“All sides of the negotiations share the responsibility for the status quo. Our inability to find agreements may lead to the bankruptcy of Greece and the insolvency of its banking system. I have no doubt that this will affect Europe, also in a geopolitical sense,” Tusk said.
     "Until now I have avoided talking about deadlines, but I say loud and clear the deadline ends this week. All of us as responsible for the crisis,” he added.
     “As Plutarch once said: “to find fault is easy, to do better may be difficult”... let us prove him wrong,” he concluded.
Nigel Farage, on the other hand did not agree, he literally told Tsipras to sack the EU and return Greece to the drachma. (Then again we did not expect much else from Mr. Farage since his country is home to the largest community of hedge fund gamblers in the world who would like nothing more than to increase their earnings through a Greek bankruptcy)
     "This is not just Greece we are talking about, the whole of the Mediterranean is in the wrong currency" says the Ukip leader Nigel Farage.
     "The continent is divided... there is a new Berlin wall and it's called the euro. Just listen to the way the German leader (Weber) has attacked Mr Tsipras" he said. Farage also told Tsipras that he should "have the courage to leave the Greek people out of the eurozone..." and give them "the leadership and hope" he wants.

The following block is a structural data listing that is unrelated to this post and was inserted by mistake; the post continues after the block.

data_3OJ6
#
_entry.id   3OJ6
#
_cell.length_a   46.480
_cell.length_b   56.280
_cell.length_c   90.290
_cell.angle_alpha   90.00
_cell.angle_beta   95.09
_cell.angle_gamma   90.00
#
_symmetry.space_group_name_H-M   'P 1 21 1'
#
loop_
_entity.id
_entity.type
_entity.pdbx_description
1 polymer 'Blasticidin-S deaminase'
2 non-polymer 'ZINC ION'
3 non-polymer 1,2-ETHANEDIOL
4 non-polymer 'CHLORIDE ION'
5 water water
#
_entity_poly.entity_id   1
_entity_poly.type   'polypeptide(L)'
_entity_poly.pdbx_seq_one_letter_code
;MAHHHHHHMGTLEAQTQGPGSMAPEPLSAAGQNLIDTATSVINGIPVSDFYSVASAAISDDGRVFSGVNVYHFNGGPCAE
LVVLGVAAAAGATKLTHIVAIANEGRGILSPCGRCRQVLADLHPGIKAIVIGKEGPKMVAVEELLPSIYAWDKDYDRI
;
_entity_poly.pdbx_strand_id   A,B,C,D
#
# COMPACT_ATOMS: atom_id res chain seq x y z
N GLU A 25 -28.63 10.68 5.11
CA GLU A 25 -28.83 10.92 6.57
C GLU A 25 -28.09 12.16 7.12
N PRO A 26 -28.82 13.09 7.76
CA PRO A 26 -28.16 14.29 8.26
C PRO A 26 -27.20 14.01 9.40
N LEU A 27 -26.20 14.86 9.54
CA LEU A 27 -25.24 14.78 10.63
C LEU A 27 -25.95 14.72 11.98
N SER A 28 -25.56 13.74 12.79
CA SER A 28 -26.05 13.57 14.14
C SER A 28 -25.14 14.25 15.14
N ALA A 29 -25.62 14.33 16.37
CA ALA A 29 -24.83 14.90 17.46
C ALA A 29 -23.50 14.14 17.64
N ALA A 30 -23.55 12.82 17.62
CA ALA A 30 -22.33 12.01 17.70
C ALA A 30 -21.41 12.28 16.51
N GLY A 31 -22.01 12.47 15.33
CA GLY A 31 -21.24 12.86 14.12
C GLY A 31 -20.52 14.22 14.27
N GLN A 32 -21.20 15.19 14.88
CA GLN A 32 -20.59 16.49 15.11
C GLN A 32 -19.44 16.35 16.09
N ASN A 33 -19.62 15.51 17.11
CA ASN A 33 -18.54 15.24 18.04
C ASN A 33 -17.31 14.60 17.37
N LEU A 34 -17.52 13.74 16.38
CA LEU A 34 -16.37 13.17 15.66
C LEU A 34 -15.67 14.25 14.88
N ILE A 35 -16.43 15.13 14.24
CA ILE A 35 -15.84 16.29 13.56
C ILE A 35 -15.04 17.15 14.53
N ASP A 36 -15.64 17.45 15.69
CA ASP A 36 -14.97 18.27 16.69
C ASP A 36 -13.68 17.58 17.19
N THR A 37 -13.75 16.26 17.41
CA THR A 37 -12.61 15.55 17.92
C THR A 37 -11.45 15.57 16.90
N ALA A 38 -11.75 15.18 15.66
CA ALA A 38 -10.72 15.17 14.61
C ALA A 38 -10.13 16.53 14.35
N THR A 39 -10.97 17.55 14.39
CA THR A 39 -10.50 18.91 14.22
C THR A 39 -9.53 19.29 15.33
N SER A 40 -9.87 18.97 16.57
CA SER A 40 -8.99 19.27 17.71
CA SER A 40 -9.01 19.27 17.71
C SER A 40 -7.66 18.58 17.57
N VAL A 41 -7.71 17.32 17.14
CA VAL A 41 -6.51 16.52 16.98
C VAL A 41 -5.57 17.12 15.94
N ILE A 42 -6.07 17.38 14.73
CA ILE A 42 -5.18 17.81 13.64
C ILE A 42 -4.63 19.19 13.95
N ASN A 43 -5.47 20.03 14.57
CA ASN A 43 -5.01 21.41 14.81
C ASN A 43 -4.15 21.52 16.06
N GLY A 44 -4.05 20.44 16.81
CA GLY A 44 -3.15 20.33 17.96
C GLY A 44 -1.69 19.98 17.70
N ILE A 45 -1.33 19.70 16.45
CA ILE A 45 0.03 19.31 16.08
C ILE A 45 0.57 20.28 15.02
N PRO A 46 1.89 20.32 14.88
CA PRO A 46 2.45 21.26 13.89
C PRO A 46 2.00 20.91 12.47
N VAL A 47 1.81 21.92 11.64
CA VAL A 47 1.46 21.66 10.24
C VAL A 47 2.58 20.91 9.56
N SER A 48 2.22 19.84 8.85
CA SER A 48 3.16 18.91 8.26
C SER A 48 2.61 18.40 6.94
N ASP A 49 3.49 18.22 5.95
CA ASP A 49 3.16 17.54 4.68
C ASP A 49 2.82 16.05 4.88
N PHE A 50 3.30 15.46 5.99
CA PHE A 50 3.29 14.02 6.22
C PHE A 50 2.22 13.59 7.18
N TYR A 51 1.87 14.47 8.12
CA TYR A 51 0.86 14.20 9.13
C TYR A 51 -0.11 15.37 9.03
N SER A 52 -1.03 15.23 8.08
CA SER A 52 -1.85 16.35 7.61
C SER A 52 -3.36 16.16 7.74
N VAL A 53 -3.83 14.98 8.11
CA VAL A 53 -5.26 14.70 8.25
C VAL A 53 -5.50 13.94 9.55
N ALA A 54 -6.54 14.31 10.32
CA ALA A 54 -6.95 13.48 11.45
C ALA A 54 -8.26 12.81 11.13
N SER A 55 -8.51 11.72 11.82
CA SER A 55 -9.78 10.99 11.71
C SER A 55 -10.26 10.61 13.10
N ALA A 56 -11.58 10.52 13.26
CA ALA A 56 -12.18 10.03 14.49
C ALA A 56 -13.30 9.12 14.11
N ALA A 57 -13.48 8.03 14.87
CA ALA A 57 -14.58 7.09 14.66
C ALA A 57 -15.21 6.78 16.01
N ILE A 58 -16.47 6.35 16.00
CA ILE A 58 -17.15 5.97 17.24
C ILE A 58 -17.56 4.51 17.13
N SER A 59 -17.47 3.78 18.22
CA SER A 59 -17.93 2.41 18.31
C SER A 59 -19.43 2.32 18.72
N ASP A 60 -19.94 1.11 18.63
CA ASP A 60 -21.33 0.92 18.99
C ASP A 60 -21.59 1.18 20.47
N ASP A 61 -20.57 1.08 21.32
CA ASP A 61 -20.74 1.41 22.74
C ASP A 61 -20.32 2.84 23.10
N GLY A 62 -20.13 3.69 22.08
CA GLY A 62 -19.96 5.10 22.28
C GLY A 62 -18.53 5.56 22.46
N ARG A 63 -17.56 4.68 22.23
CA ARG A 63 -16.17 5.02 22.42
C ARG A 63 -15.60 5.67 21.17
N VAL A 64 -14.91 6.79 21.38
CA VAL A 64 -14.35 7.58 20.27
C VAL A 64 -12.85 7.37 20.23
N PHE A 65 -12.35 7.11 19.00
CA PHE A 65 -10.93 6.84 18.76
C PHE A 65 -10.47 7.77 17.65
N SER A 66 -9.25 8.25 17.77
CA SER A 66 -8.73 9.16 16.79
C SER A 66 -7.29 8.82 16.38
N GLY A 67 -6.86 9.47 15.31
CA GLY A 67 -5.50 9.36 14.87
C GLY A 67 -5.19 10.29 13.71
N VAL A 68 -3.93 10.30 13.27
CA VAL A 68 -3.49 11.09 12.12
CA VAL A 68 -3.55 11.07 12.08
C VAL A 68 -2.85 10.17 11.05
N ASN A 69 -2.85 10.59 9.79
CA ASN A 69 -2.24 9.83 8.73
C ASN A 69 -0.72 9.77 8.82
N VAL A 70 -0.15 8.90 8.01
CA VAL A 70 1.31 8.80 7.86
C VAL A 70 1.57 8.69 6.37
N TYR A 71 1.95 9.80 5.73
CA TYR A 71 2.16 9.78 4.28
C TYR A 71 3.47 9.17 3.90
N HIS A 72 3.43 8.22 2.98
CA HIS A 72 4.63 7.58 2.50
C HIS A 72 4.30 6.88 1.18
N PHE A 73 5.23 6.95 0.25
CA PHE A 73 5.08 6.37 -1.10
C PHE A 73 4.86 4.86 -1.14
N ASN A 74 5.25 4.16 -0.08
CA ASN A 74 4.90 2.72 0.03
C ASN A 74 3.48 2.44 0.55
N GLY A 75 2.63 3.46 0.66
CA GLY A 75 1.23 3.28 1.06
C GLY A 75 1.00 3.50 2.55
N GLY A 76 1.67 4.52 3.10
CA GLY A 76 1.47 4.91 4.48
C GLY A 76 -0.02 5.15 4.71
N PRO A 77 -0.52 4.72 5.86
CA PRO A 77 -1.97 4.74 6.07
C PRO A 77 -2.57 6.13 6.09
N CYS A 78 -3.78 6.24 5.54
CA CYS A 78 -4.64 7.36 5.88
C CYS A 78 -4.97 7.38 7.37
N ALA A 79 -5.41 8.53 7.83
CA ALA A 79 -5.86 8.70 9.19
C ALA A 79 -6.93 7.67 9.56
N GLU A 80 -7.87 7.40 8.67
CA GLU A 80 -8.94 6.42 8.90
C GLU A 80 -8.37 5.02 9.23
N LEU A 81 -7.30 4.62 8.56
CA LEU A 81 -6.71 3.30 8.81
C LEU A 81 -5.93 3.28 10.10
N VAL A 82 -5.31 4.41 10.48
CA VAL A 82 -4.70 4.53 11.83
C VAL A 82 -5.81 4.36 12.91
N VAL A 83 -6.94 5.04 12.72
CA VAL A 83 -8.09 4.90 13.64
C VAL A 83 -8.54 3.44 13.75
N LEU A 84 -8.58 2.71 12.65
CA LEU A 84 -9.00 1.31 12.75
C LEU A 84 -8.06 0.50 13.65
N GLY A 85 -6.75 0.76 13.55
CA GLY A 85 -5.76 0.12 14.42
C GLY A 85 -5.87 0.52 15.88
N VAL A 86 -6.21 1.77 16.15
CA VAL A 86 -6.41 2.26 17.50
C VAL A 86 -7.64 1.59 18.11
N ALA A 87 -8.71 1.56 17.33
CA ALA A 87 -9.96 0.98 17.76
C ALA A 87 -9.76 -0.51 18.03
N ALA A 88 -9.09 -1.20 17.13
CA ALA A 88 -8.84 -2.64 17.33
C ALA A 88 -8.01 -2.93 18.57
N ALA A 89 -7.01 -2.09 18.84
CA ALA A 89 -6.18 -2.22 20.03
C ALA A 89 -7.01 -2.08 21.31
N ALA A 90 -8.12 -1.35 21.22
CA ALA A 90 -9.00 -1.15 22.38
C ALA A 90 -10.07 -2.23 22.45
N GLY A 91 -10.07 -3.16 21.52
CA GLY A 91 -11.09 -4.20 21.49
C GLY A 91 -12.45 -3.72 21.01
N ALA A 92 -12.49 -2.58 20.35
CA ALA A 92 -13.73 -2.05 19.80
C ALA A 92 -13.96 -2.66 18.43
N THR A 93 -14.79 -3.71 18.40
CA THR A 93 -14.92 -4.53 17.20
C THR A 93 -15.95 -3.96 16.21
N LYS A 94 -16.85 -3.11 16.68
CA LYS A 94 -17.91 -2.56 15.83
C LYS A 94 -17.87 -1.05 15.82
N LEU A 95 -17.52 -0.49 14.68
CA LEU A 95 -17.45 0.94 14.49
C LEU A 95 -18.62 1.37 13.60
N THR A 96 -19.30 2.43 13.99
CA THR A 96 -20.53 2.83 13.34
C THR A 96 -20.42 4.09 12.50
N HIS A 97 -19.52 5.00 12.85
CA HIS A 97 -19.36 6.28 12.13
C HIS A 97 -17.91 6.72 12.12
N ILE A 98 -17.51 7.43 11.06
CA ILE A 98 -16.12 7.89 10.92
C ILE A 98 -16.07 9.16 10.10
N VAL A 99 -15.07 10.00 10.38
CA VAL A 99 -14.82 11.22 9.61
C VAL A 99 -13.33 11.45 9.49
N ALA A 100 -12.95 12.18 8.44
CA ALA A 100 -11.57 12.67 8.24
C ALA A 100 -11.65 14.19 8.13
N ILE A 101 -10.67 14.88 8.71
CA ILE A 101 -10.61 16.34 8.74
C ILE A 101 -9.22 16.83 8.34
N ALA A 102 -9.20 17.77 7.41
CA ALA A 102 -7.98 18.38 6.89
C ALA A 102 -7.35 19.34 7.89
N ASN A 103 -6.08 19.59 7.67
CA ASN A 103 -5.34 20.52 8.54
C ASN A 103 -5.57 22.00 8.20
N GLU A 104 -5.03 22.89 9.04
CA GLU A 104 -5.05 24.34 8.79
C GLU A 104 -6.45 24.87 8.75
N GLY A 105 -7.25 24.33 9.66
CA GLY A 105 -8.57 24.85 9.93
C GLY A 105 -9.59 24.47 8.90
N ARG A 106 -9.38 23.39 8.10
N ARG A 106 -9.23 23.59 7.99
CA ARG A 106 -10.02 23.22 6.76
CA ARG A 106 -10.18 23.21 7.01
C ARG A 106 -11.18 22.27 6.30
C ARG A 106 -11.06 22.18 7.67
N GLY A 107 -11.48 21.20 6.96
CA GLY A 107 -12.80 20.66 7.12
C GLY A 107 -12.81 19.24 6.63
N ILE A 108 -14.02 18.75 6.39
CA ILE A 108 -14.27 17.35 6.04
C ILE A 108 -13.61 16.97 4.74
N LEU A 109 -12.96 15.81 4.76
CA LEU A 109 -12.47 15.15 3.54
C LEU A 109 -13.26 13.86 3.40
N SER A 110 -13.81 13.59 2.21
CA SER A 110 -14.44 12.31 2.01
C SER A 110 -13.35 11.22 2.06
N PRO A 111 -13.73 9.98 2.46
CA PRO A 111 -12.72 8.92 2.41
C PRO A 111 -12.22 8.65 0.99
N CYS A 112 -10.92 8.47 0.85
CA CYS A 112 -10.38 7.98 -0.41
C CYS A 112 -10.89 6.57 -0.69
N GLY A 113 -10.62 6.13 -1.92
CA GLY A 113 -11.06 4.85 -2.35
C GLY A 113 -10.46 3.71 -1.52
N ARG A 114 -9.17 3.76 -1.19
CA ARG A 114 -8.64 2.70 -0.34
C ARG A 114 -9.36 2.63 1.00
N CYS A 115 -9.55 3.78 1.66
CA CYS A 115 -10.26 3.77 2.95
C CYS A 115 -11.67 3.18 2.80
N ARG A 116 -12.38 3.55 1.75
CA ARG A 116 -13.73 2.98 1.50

The head of the European socialist grouping said socialists, Gianni Pittella (Italy), had a completely different view. In a stern voice he said that he and all the socialists across Europe would never accept a Grexit.
     "What is at stake is Europe's future, which includes Greece. We socialists will never accept Grexit," Pittella underlined.
The debate continued with the leader of the liberal group in the European Parliament, Guy Verhofstadt, who warned that Europe “is sleepwalking towards a Grexit”. Outlining his plan for reform he said that it is now the end of the client list system in Greek politics (i.e. party cronyism and rewarding loyalists with jobs). He urged the downsizing of the public sector, the ending of privileges - (to the military, the orthodox Church, the Greek islands and the political parties).
     “There is never such a prime minister in Greece who has such a strong mandate as you, you need to come forward with your reform package, it is not a chicken or egg situation,” he said. He then told Tsipras that the "choice is very simple, either you want to be remembered as an accidental prime minister or a real revolutionary who modernised his country."
German MEP Manfred Weber, on the other hand, accused Tsipras of "destroying confidence in Europe."
     "You are not telling your people the truth. That is not dignified politics," Weber said. "The Slovakians are sick of paying for Greece" he added. Weber tells the Greek PM he has left the road of "compromise". "Mr Tsipras, the extremists of Europe are applauding you. You are surrounding yourself with the wrong friends," the German MEP noted.

Sources - ERT Tv, ANA-MPA, The Telegraph, The Guardian